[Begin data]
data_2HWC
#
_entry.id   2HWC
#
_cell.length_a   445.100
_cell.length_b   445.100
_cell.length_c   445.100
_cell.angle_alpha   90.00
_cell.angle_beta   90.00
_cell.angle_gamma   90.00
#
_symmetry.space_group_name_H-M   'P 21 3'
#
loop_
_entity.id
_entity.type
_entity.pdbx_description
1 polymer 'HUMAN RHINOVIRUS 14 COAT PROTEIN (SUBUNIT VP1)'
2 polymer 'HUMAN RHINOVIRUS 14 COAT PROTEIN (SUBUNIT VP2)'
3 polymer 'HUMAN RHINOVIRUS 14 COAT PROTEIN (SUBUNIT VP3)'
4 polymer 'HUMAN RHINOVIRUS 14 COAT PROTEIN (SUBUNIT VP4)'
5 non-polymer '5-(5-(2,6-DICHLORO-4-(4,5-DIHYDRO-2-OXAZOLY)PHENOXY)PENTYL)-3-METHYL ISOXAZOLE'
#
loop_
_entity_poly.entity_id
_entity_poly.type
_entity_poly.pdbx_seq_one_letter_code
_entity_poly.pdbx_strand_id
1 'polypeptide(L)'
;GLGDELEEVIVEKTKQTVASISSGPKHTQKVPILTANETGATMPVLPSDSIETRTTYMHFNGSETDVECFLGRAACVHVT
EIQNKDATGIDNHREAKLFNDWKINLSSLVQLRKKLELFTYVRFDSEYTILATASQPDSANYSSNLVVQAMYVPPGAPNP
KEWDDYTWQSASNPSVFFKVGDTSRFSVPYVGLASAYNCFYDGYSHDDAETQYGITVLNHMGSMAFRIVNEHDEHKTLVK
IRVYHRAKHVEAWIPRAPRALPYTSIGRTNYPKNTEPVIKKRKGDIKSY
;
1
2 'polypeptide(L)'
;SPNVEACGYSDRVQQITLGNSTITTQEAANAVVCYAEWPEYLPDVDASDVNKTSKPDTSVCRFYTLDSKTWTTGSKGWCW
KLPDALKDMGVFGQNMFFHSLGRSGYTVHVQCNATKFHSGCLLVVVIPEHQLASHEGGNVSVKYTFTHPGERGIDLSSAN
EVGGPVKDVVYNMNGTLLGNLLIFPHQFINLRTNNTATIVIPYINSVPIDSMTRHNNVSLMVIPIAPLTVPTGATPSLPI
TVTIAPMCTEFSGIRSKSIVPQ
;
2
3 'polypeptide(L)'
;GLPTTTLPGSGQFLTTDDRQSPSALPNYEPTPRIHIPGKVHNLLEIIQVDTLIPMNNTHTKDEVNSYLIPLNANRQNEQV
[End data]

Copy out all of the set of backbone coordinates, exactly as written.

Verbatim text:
data_2HWC
#
_entry.id   2HWC
#
_cell.length_a   445.100
_cell.length_b   445.100
_cell.length_c   445.100
_cell.angle_alpha   90.00
_cell.angle_beta   90.00
_cell.angle_gamma   90.00
#
_symmetry.space_group_name_H-M   'P 21 3'
#
loop_
_entity.id
_entity.type
_entity.pdbx_description
1 polymer 'HUMAN RHINOVIRUS 14 COAT PROTEIN (SUBUNIT VP1)'
2 polymer 'HUMAN RHINOVIRUS 14 COAT PROTEIN (SUBUNIT VP2)'
3 polymer 'HUMAN RHINOVIRUS 14 COAT PROTEIN (SUBUNIT VP3)'
4 polymer 'HUMAN RHINOVIRUS 14 COAT PROTEIN (SUBUNIT VP4)'
5 non-polymer '5-(5-(2,6-DICHLORO-4-(4,5-DIHYDRO-2-OXAZOLY)PHENOXY)PENTYL)-3-METHYL ISOXAZOLE'
#
loop_
_entity_poly.entity_id
_entity_poly.type
_entity_poly.pdbx_seq_one_letter_code
_entity_poly.pdbx_strand_id
1 'polypeptide(L)'
;GLGDELEEVIVEKTKQTVASISSGPKHTQKVPILTANETGATMPVLPSDSIETRTTYMHFNGSETDVECFLGRAACVHVT
EIQNKDATGIDNHREAKLFNDWKINLSSLVQLRKKLELFTYVRFDSEYTILATASQPDSANYSSNLVVQAMYVPPGAPNP
KEWDDYTWQSASNPSVFFKVGDTSRFSVPYVGLASAYNCFYDGYSHDDAETQYGITVLNHMGSMAFRIVNEHDEHKTLVK
IRVYHRAKHVEAWIPRAPRALPYTSIGRTNYPKNTEPVIKKRKGDIKSY
;
1
2 'polypeptide(L)'
;SPNVEACGYSDRVQQITLGNSTITTQEAANAVVCYAEWPEYLPDVDASDVNKTSKPDTSVCRFYTLDSKTWTTGSKGWCW
KLPDALKDMGVFGQNMFFHSLGRSGYTVHVQCNATKFHSGCLLVVVIPEHQLASHEGGNVSVKYTFTHPGERGIDLSSAN
EVGGPVKDVVYNMNGTLLGNLLIFPHQFINLRTNNTATIVIPYINSVPIDSMTRHNNVSLMVIPIAPLTVPTGATPSLPI
TVTIAPMCTEFSGIRSKSIVPQ
;
2
3 'polypeptide(L)'
;GLPTTTLPGSGQFLTTDDRQSPSALPNYEPTPRIHIPGKVHNLLEIIQVDTLIPMNNTHTKDEVNSYLIPLNANRQNEQV